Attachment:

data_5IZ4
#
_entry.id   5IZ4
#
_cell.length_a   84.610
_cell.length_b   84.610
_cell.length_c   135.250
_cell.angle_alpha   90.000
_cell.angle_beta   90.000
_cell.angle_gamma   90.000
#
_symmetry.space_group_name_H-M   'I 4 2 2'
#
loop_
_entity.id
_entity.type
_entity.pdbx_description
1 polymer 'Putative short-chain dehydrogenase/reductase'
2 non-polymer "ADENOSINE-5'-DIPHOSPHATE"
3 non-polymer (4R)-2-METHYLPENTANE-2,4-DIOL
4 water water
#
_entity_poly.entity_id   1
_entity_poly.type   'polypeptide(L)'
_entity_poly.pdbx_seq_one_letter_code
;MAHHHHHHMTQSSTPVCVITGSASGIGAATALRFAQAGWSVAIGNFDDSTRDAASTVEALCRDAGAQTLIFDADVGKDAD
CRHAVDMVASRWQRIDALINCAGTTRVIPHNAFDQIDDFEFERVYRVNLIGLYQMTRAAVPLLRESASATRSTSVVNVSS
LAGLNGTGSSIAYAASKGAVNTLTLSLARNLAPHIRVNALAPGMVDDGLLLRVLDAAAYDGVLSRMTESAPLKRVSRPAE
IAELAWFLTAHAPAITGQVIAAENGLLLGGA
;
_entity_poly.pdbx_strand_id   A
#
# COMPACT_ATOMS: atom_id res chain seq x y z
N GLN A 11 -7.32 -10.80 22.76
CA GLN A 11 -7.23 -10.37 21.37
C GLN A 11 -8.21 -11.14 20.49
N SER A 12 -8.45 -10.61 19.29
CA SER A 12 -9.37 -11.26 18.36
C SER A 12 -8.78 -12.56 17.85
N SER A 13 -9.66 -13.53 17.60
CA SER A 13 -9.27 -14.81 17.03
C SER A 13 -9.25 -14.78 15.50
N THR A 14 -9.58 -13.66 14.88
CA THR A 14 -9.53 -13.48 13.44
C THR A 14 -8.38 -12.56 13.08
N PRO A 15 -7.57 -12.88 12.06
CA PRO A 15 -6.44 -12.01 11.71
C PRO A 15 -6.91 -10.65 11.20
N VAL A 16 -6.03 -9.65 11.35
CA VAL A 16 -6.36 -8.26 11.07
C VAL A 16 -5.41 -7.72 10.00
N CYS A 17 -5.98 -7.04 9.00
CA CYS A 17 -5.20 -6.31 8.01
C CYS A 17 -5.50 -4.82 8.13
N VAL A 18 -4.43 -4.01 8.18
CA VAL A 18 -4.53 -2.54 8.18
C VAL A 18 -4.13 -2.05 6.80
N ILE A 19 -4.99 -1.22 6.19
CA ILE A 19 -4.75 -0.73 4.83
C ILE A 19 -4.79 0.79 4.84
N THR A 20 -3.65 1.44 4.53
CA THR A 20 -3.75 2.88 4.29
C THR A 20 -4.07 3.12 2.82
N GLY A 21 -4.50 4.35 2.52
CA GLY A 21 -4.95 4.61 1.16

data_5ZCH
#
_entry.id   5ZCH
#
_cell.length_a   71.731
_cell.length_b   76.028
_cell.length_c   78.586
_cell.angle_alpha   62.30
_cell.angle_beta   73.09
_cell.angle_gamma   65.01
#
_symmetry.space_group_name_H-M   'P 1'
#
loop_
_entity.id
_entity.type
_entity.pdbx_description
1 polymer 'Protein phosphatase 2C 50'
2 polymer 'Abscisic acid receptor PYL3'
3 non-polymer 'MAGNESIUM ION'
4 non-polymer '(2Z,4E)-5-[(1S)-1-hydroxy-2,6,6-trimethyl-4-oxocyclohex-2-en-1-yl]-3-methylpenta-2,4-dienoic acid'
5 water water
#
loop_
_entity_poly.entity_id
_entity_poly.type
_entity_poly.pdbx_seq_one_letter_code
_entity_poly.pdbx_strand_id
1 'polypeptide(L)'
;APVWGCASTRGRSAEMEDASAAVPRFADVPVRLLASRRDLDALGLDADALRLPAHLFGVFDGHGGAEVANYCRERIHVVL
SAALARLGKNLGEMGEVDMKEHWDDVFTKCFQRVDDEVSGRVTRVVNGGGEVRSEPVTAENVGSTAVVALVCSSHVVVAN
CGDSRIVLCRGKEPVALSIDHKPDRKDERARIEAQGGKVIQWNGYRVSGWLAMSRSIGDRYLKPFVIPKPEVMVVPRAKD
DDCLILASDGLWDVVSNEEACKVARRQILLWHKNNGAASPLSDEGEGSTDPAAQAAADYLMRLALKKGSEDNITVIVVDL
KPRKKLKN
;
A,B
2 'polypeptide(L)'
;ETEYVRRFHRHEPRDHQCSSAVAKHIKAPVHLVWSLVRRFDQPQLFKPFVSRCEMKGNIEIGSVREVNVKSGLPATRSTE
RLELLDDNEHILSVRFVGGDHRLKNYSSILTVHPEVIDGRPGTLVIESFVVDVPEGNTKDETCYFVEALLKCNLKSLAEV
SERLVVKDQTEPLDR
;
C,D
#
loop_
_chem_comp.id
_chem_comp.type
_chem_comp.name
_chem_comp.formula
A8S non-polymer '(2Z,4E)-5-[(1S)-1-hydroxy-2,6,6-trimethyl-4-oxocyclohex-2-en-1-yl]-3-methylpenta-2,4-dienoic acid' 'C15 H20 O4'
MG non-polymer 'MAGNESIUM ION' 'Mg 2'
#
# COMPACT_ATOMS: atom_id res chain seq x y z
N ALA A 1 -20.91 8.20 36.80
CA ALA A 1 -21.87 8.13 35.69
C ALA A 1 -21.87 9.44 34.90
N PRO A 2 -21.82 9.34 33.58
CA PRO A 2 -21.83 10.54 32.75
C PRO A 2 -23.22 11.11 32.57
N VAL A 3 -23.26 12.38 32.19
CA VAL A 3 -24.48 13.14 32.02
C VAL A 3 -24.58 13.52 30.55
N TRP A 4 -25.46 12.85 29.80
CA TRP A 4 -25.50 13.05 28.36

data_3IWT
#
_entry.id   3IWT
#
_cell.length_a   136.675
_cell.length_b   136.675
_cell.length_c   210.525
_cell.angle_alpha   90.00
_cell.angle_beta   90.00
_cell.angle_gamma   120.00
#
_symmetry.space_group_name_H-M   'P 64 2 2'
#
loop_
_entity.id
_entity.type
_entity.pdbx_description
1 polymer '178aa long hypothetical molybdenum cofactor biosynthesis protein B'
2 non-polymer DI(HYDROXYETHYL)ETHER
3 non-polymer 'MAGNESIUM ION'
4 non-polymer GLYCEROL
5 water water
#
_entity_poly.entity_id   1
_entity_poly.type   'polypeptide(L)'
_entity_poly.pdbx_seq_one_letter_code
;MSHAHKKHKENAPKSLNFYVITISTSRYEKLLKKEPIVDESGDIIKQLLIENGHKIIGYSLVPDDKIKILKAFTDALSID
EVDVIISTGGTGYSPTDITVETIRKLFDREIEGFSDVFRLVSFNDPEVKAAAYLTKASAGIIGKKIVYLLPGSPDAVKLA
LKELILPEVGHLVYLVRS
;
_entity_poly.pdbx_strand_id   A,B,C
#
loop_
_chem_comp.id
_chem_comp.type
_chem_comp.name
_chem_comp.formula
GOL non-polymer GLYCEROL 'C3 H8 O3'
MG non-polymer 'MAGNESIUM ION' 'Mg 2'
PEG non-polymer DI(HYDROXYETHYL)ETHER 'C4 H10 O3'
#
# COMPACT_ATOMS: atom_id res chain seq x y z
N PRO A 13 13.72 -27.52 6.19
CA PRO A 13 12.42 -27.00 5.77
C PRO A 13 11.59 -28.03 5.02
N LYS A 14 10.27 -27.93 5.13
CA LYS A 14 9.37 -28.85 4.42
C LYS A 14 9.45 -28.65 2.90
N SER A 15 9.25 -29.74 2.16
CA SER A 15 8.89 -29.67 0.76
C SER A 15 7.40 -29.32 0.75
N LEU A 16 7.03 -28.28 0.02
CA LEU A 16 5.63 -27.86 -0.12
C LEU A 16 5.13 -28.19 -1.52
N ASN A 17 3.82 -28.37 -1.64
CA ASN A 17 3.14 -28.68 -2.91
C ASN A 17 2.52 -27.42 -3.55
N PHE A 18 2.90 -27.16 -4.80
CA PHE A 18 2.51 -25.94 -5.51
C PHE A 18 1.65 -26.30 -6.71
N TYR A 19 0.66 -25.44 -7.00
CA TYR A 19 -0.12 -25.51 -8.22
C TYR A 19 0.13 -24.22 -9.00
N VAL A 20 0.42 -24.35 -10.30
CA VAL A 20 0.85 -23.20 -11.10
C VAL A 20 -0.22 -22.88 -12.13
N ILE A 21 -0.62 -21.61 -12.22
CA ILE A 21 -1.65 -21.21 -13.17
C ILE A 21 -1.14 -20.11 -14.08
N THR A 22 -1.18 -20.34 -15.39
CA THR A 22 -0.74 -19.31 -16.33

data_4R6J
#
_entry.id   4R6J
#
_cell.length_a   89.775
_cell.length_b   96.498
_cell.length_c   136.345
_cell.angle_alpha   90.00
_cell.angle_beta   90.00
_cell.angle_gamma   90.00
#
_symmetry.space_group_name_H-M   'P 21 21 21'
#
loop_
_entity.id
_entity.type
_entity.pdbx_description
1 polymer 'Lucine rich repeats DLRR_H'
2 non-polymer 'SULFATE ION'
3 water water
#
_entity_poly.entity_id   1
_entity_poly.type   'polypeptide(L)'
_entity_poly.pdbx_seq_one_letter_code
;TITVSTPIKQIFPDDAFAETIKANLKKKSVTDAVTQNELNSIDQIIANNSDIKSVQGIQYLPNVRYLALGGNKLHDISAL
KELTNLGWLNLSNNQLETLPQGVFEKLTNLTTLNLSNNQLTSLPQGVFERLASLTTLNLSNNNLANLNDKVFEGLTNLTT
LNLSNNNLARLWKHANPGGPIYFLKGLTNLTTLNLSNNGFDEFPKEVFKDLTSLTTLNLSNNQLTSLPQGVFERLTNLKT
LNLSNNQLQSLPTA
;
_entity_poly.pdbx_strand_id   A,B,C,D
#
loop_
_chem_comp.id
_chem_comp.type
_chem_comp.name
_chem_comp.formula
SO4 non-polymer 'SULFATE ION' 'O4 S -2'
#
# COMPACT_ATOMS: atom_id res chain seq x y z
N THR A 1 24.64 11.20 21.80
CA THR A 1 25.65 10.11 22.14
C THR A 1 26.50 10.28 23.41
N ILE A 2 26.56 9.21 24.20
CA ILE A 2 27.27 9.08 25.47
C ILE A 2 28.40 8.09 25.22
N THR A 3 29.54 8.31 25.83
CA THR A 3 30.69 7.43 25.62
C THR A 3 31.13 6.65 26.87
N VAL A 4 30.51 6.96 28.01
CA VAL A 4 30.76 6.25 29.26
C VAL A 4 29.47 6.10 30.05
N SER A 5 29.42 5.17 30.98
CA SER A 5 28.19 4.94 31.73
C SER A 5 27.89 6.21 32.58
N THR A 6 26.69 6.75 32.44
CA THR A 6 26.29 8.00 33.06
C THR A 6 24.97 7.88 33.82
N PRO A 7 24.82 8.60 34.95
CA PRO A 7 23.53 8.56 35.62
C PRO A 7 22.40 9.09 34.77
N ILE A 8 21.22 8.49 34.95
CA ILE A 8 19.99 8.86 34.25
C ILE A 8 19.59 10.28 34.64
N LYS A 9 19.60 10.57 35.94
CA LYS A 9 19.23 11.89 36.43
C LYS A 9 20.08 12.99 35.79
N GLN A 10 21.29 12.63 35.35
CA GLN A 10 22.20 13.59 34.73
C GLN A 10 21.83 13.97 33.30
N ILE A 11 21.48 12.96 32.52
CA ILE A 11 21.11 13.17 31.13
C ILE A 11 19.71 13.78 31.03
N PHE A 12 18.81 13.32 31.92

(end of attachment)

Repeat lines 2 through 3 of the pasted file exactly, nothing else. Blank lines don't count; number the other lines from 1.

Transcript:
#
_entry.id   5IZ4